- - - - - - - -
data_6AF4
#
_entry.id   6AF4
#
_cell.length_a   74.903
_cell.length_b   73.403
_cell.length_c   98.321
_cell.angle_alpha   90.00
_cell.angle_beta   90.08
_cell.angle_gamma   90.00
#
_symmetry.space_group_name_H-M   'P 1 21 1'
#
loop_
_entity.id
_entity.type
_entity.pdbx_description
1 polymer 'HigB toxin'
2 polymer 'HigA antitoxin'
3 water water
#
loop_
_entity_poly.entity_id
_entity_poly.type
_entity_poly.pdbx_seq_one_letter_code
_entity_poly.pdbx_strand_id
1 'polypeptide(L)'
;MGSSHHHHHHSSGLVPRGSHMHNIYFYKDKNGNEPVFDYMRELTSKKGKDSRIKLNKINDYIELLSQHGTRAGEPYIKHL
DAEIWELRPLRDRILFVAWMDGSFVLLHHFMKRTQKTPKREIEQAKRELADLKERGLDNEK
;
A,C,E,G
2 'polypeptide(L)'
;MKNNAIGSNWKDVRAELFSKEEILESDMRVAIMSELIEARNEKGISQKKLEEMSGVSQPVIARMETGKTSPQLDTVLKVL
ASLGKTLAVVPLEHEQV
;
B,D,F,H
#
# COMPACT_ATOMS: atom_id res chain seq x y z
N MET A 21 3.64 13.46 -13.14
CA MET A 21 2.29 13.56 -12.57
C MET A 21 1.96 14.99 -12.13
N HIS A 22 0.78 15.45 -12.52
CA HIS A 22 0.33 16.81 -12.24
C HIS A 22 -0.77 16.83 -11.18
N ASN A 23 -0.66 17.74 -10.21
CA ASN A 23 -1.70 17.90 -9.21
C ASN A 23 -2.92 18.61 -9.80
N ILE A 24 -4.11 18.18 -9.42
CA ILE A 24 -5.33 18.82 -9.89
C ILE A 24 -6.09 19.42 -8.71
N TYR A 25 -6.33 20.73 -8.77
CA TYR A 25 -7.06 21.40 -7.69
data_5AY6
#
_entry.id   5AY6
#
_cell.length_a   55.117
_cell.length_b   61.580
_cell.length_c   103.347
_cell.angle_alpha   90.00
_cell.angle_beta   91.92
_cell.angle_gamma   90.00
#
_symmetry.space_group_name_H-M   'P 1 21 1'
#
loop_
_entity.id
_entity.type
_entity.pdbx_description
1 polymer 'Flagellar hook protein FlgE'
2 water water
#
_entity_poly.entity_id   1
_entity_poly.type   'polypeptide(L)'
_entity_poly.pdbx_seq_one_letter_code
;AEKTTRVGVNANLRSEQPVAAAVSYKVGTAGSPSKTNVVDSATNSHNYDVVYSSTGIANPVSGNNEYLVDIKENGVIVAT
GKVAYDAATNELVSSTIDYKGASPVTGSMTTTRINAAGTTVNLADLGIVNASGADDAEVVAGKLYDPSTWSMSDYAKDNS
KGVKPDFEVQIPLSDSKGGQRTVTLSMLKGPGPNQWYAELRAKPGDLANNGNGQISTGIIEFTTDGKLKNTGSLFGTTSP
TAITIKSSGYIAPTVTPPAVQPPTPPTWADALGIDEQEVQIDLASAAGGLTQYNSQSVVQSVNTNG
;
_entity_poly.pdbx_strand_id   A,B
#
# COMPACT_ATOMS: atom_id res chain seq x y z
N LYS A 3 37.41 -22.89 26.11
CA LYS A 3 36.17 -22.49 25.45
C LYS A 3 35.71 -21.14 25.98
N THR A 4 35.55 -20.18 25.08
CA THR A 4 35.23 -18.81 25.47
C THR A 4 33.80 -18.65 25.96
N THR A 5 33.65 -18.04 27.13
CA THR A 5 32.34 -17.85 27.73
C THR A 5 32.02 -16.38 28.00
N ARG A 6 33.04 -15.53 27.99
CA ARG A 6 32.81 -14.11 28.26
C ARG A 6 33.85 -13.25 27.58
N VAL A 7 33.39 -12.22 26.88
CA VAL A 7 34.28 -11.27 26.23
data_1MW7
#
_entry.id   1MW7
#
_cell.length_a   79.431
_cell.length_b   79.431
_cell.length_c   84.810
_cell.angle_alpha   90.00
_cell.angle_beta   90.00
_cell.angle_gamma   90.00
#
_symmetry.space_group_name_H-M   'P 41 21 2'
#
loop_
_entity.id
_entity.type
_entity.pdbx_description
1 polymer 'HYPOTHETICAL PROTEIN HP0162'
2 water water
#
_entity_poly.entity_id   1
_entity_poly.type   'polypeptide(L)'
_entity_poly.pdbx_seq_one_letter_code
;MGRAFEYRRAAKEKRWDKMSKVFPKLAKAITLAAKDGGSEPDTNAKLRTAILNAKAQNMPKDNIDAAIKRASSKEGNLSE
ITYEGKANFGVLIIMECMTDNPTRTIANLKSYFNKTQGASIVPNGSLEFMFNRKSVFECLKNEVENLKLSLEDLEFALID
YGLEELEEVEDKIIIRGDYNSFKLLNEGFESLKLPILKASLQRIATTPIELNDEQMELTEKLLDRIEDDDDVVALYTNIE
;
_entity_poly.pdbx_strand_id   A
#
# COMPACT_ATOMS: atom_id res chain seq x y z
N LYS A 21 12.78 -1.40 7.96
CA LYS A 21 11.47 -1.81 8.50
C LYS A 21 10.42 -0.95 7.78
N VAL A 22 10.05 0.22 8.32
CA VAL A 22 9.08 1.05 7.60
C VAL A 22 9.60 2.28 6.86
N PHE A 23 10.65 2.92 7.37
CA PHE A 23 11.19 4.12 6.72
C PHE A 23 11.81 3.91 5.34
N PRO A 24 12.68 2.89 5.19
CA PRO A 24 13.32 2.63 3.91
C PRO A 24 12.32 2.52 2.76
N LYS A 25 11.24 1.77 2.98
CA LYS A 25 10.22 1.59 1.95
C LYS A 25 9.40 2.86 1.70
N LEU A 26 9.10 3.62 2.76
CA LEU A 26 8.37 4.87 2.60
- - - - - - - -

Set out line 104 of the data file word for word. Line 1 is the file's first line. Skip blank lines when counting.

_cell.length_c   84.810